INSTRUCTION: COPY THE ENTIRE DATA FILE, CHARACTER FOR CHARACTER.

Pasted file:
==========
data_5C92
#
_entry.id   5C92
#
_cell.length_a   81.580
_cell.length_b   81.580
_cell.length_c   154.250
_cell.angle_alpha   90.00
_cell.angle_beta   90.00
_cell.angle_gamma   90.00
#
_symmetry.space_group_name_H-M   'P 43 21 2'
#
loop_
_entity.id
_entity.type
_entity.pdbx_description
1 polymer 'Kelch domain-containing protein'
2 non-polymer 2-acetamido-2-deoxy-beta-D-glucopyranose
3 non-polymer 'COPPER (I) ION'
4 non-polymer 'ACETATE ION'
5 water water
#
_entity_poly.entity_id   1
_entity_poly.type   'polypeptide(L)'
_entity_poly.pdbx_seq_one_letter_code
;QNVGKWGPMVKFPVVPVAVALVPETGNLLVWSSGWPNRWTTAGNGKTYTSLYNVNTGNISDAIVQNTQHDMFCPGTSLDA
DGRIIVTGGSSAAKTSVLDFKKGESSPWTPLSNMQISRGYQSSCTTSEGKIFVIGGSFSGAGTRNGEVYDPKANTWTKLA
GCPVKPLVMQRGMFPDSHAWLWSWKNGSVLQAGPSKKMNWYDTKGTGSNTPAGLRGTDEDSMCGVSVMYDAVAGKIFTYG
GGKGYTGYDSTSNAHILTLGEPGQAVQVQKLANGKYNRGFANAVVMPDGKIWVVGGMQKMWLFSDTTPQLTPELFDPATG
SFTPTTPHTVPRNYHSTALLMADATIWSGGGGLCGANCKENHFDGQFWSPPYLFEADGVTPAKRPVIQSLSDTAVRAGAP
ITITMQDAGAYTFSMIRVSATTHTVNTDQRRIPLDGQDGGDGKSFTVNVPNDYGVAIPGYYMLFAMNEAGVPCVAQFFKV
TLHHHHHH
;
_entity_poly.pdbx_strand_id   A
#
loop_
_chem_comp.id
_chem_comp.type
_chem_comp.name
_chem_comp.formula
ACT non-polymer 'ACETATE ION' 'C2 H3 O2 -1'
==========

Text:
data_5C92
#
_entry.id   5C92
#
_cell.length_a   81.580
_cell.length_b   81.580
_cell.length_c   154.250
_cell.angle_alpha   90.00
_cell.angle_beta   90.00
_cell.angle_gamma   90.00
#
_symmetry.space_group_name_H-M   'P 43 21 2'
#
loop_
_entity.id
_entity.type
_entity.pdbx_description
1 polymer 'Kelch domain-containing protein'
2 non-polymer 2-acetamido-2-deoxy-beta-D-glucopyranose
3 non-polymer 'COPPER (I) ION'
4 non-polymer 'ACETATE ION'
5 water water
#
_entity_poly.entity_id   1
_entity_poly.type   'polypeptide(L)'
_entity_poly.pdbx_seq_one_letter_code
;QNVGKWGPMVKFPVVPVAVALVPETGNLLVWSSGWPNRWTTAGNGKTYTSLYNVNTGNISDAIVQNTQHDMFCPGTSLDA
DGRIIVTGGSSAAKTSVLDFKKGESSPWTPLSNMQISRGYQSSCTTSEGKIFVIGGSFSGAGTRNGEVYDPKANTWTKLA
GCPVKPLVMQRGMFPDSHAWLWSWKNGSVLQAGPSKKMNWYDTKGTGSNTPAGLRGTDEDSMCGVSVMYDAVAGKIFTYG
GGKGYTGYDSTSNAHILTLGEPGQAVQVQKLANGKYNRGFANAVVMPDGKIWVVGGMQKMWLFSDTTPQLTPELFDPATG
SFTPTTPHTVPRNYHSTALLMADATIWSGGGGLCGANCKENHFDGQFWSPPYLFEADGVTPAKRPVIQSLSDTAVRAGAP
ITITMQDAGAYTFSMIRVSATTHTVNTDQRRIPLDGQDGGDGKSFTVNVPNDYGVAIPGYYMLFAMNEAGVPCVAQFFKV
TLHHHHHH
;
_entity_poly.pdbx_strand_id   A
#
loop_
_chem_comp.id
_chem_comp.type
_chem_comp.name
_chem_comp.formula
ACT non-polymer 'ACETATE ION' 'C2 H3 O2 -1'